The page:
Voice keys for vocal responses in psychology experiments
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In certain psychology experiments voice keys are used for recording responses and measuring reaction times. These operate on the basis of "crossing thresholds" or the number of times an auditory signal reaches or crosses a certain set threshold. The trigger threshold for a voice key is also susceptible to whether fricatives, plosives, voiced or unvoiced sounds are made in order to trigger it.

Often the researcher is unaware of what this threshold actually is and whether the setting is the same as one used previously. As with other response devices the electronics and the interface used can vary considerably from device to device which can add 10's if not 100's of milliseconds to actual response times.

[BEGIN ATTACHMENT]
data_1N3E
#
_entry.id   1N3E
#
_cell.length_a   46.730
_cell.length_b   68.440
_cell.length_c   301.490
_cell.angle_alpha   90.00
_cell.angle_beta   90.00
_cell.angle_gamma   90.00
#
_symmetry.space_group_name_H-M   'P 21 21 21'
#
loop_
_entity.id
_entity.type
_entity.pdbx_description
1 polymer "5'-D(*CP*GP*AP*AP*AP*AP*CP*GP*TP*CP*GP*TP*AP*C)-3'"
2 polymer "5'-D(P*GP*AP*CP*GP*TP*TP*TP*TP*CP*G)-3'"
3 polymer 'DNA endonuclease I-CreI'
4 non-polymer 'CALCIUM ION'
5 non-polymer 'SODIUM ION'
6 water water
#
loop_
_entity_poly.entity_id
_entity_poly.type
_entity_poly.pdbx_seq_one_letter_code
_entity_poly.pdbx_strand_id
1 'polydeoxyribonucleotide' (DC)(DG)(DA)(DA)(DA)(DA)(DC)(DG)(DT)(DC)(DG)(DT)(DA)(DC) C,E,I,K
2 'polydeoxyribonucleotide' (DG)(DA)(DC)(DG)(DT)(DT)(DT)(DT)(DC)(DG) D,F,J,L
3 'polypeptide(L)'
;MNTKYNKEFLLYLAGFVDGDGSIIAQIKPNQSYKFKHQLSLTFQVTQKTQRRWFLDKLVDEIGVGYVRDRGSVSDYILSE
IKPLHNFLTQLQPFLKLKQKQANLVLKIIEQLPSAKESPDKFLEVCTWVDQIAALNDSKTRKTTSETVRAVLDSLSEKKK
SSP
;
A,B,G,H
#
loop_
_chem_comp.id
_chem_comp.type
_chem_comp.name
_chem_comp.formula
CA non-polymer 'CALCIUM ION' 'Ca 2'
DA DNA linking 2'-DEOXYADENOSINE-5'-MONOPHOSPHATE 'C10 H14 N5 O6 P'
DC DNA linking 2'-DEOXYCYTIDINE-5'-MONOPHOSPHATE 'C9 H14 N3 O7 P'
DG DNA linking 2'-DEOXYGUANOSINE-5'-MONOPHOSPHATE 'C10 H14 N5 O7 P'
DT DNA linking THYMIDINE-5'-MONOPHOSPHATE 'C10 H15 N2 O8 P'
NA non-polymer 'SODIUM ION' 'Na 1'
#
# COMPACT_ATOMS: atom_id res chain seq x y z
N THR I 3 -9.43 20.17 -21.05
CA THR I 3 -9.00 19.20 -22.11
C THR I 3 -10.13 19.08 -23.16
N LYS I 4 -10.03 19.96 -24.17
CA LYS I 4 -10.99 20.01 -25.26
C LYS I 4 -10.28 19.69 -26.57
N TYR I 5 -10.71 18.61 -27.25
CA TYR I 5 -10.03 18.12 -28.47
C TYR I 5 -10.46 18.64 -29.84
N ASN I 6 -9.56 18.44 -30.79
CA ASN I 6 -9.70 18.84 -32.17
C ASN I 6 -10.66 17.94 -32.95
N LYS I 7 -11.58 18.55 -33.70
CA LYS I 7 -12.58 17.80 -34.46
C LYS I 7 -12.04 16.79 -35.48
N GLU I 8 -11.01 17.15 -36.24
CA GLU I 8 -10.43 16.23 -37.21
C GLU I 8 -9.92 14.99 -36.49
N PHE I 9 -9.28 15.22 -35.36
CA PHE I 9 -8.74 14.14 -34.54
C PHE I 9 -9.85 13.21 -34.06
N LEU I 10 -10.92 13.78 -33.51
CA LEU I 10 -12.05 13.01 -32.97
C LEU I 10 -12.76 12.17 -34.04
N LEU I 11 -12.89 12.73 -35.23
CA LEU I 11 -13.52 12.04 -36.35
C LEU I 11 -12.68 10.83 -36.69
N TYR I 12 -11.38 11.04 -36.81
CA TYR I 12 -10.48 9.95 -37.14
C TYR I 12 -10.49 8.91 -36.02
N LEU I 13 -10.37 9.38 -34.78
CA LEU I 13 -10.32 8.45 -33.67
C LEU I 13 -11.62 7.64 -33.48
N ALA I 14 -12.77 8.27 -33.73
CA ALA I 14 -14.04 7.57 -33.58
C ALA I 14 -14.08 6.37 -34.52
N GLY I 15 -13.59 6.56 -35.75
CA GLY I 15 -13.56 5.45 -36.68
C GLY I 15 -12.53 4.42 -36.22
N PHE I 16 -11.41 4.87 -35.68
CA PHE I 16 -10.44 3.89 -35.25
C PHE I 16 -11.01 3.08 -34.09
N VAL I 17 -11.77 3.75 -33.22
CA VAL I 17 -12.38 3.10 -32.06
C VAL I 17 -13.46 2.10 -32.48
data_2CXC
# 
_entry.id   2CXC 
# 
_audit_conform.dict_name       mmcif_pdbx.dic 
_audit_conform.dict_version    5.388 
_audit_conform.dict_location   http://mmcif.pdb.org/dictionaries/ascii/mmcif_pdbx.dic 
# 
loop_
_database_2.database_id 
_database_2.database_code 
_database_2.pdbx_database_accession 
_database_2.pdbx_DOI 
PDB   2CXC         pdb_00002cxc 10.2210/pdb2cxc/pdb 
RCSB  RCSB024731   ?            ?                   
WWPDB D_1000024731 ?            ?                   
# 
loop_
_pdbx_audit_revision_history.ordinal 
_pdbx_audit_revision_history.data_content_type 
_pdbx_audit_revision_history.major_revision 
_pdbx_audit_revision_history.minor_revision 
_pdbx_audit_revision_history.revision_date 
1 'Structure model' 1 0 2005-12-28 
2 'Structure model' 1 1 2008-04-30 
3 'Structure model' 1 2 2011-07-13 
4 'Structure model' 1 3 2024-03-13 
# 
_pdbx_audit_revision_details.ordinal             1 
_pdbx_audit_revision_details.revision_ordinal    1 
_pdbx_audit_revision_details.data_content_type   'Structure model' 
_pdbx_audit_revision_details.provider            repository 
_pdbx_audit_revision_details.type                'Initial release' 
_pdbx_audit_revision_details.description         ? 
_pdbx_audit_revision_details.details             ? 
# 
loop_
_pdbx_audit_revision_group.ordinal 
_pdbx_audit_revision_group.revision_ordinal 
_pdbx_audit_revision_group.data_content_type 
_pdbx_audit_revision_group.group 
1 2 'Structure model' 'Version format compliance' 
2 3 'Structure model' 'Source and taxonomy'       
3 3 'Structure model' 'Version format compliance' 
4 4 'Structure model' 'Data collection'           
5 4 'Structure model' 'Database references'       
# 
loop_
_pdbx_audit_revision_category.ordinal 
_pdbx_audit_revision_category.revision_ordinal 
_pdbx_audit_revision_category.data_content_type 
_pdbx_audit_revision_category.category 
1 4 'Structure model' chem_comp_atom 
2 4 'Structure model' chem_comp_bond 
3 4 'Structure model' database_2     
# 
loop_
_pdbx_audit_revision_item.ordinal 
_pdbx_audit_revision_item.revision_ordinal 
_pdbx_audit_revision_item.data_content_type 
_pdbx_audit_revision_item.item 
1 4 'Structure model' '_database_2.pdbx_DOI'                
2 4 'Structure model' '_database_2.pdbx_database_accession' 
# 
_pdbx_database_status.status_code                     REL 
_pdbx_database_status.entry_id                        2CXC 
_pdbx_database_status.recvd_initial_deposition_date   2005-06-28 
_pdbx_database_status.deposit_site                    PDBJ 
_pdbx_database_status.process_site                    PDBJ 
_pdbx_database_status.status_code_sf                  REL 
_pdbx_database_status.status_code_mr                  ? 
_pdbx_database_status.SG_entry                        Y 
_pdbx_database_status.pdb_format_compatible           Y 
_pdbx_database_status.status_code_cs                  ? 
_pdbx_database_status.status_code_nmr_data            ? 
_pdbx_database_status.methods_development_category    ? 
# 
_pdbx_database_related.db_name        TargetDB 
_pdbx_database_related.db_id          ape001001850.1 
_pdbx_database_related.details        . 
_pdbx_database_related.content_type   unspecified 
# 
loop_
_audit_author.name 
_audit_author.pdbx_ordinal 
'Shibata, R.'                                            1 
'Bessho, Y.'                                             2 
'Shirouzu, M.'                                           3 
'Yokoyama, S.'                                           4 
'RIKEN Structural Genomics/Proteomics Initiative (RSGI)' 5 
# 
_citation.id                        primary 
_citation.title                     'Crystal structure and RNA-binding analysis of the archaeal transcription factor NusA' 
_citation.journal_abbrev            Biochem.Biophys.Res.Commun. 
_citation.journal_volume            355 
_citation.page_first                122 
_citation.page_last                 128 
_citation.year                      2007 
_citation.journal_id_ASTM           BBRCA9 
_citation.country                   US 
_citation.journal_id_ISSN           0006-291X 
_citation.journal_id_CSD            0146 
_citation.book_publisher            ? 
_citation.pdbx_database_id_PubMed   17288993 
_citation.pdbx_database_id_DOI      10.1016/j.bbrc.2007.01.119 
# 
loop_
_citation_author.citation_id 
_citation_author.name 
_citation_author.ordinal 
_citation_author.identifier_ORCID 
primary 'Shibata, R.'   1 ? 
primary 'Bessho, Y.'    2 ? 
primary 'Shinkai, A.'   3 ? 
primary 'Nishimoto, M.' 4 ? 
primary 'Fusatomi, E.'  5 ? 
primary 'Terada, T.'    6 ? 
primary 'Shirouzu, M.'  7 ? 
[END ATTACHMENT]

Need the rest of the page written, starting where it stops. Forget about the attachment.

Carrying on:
Without independently checking trigger thresholds it is often hard to determine exactly what is happening. Poorly calibrated voice keys can account for a significant amount of variation within your experiment. The highly sensitive Black Box ToolKit v2 digital microphone can help you calibrate you own voice keys for use in your own experiments.


                                   Typical timing error in standard voice keys (STVK) versus hand coding the recorded
                                                               waveform (adapted from Tyler et al, 2005)

For a more in-depth discussion on voice keys and the magnitude of error they can introduce consult:

Kessler et al (2002), "Phonetic Biases in VoiceKey Response Time Measurements".

Tyler et al (2005), "The delayed trigger voice key: An improved analogue voice key for psycholinguistic research".